About Privacy Society Inc.

Our primary mission is to provide simple to use phones that are tailored for private communications with those that matter most and enables the ability to have a well balanced digital lifestyle.
Our secondary mission is to create content on our Substack to jump start the conversation about private in society and how you can take back control of your digital life.
We believe the Internet should do a simple thing: Keep your private information private. No one should be able to touch what you think or write and do, but you. Far too many companies mismanage your information for no other reason than laziness and greed.

Here's how we do it:

Open-source: Most of our applications and those we recommend are open source and all the ones using encryption are open source. It's clear how your data is being handled every step of the way. Many companies promise encryption but don't open up their code for peer-review. We believe the definition of end-to-end encryption should mean that code on both ends is open-sourced.
No tracking or intrusive analytics. We are heavily opposed to industry standard tracking tools like Google Analytics, which gathers and analyzes your browsing history to sell you better advertisements. We use no analytics in our apps or website.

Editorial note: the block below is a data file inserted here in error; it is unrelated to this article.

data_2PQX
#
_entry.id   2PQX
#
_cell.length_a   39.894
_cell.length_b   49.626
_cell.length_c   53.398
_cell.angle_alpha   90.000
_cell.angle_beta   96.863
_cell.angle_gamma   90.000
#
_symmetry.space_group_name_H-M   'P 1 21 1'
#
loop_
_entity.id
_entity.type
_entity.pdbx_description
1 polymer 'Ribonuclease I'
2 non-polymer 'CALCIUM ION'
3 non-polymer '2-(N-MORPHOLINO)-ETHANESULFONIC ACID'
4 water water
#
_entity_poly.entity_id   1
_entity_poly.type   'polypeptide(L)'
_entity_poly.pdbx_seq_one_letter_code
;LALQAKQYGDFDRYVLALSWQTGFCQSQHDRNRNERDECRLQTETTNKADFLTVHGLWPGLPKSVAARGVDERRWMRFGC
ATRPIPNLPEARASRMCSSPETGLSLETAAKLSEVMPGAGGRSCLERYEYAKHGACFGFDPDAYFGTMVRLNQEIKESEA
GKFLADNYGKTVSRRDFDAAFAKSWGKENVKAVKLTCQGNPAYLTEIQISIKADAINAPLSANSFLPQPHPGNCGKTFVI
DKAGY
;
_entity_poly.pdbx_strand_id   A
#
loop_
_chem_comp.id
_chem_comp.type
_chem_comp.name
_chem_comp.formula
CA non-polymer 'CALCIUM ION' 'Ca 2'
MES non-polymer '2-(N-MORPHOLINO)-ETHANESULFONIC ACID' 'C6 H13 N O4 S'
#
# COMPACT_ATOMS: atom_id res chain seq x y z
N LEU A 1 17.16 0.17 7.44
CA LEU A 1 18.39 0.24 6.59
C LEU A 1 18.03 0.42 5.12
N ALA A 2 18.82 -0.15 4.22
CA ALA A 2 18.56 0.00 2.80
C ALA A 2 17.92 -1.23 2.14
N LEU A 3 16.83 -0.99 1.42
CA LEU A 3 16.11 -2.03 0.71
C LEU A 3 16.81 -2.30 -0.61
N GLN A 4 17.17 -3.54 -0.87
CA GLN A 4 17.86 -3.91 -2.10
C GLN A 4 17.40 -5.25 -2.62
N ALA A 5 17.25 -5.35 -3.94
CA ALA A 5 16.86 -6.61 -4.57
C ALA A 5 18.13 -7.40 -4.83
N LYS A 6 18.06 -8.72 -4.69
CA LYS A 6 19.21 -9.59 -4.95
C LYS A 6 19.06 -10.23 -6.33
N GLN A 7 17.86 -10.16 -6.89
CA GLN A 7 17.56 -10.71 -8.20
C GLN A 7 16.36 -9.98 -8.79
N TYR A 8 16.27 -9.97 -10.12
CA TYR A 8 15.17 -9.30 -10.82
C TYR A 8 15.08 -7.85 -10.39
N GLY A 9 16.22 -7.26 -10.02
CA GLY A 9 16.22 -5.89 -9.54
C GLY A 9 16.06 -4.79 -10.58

No IP address or user-agent collection. We do not collect or store any information about your IP address or the device you use to access our services, and in general, attempt to reduce metadata collection to the bare minimum required for our services to function.
We do not sell your information. We do not sell your information to anyone. On our Substack, app store, or newsletters we may suggest interesting privacy apps to investigate but we do not sell your name, email address, or phone number to anyone.

Is This Still True?

"No one shall be subjected to arbitrary interference with his privacy, family, home or correspondence, nor to attacks upon his honor and reputation. Everyone has the right to the protection of the law against such interference or attacks."" – UN, Article 12, December 10th, 1948.
Much has changed since this United Nations resolution in 1948. How much of this is still actually true? Let us strive together to make privacy paramount for a free society.

Join the Privacy Society Discussion

Subscribe to our privacy related conversations. We will not sell your email address. Masked and temporary emails welcome. We do not use any third-party tracking on our Substack.